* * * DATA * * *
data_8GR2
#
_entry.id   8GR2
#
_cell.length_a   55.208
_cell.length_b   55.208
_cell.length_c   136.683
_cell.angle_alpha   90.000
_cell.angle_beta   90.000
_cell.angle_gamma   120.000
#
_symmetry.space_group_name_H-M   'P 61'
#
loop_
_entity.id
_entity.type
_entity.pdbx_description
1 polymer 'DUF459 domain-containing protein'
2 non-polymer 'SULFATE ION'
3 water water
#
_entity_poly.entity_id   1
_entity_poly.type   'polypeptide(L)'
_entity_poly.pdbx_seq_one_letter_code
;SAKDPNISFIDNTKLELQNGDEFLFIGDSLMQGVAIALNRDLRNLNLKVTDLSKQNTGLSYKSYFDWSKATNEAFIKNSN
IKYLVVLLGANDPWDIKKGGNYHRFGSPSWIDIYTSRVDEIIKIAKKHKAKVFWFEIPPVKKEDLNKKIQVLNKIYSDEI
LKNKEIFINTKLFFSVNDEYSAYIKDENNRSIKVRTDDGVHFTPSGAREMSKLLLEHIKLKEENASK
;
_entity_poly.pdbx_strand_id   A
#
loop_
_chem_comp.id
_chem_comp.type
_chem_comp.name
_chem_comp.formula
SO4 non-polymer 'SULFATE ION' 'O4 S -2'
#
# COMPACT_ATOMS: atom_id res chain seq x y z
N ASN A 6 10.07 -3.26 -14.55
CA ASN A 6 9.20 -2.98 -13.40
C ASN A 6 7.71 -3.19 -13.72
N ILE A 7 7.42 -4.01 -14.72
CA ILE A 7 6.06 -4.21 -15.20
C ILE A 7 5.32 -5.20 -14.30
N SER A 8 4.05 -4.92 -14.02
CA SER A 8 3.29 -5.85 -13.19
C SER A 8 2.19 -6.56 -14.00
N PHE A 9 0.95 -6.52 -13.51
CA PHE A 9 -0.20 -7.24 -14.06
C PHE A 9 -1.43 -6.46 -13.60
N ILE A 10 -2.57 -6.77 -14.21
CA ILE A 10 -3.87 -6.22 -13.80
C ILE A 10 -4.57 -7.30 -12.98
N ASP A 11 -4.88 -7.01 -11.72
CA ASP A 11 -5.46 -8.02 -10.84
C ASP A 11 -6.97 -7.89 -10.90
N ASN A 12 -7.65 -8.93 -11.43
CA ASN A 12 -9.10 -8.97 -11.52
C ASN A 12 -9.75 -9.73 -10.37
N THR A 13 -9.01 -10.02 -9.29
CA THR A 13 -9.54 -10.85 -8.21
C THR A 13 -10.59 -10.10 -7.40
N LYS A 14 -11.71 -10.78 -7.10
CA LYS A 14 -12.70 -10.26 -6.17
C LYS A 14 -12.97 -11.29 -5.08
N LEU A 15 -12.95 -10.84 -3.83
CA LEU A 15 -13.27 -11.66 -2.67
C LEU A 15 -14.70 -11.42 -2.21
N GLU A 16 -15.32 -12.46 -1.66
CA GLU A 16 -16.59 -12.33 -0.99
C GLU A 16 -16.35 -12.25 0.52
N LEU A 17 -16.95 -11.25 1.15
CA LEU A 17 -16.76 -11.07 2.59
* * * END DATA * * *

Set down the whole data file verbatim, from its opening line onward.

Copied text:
data_8GR2
#
_entry.id   8GR2
#
_cell.length_a   55.208
_cell.length_b   55.208
_cell.length_c   136.683
_cell.angle_alpha   90.000
_cell.angle_beta   90.000
_cell.angle_gamma   120.000
#
_symmetry.space_group_name_H-M   'P 61'
#
loop_
_entity.id
_entity.type
_entity.pdbx_description
1 polymer 'DUF459 domain-containing protein'
2 non-polymer 'SULFATE ION'
3 water water
#
_entity_poly.entity_id   1
_entity_poly.type   'polypeptide(L)'
_entity_poly.pdbx_seq_one_letter_code
;SAKDPNISFIDNTKLELQNGDEFLFIGDSLMQGVAIALNRDLRNLNLKVTDLSKQNTGLSYKSYFDWSKATNEAFIKNSN
IKYLVVLLGANDPWDIKKGGNYHRFGSPSWIDIYTSRVDEIIKIAKKHKAKVFWFEIPPVKKEDLNKKIQVLNKIYSDEI
LKNKEIFINTKLFFSVNDEYSAYIKDENNRSIKVRTDDGVHFTPSGAREMSKLLLEHIKLKEENASK
;
_entity_poly.pdbx_strand_id   A
#
loop_
_chem_comp.id
_chem_comp.type
_chem_comp.name
_chem_comp.formula
SO4 non-polymer 'SULFATE ION' 'O4 S -2'
#
# COMPACT_ATOMS: atom_id res chain seq x y z
N ASN A 6 10.07 -3.26 -14.55
CA ASN A 6 9.20 -2.98 -13.40
C ASN A 6 7.71 -3.19 -13.72
N ILE A 7 7.42 -4.01 -14.72
CA ILE A 7 6.06 -4.21 -15.20
C ILE A 7 5.32 -5.20 -14.30
N SER A 8 4.05 -4.92 -14.02
CA SER A 8 3.29 -5.85 -13.19
C SER A 8 2.19 -6.56 -14.00
N PHE A 9 0.95 -6.52 -13.51
CA PHE A 9 -0.20 -7.24 -14.06
C PHE A 9 -1.43 -6.46 -13.60
N ILE A 10 -2.57 -6.77 -14.21
CA ILE A 10 -3.87 -6.22 -13.80
C ILE A 10 -4.57 -7.30 -12.98
N ASP A 11 -4.88 -7.01 -11.72
CA ASP A 11 -5.46 -8.02 -10.84
C ASP A 11 -6.97 -7.89 -10.90
N ASN A 12 -7.65 -8.93 -11.43
CA ASN A 12 -9.10 -8.97 -11.52
C ASN A 12 -9.75 -9.73 -10.37
N THR A 13 -9.01 -10.02 -9.29
CA THR A 13 -9.54 -10.85 -8.21
C THR A 13 -10.59 -10.10 -7.40
N LYS A 14 -11.71 -10.78 -7.10
CA LYS A 14 -12.70 -10.26 -6.17
C LYS A 14 -12.97 -11.29 -5.08
N LEU A 15 -12.95 -10.84 -3.83
CA LEU A 15 -13.27 -11.66 -2.67
C LEU A 15 -14.70 -11.42 -2.21
N GLU A 16 -15.32 -12.46 -1.66
CA GLU A 16 -16.59 -12.33 -0.99
C GLU A 16 -16.35 -12.25 0.52
N LEU A 17 -16.95 -11.25 1.15
CA LEU A 17 -16.76 -11.07 2.59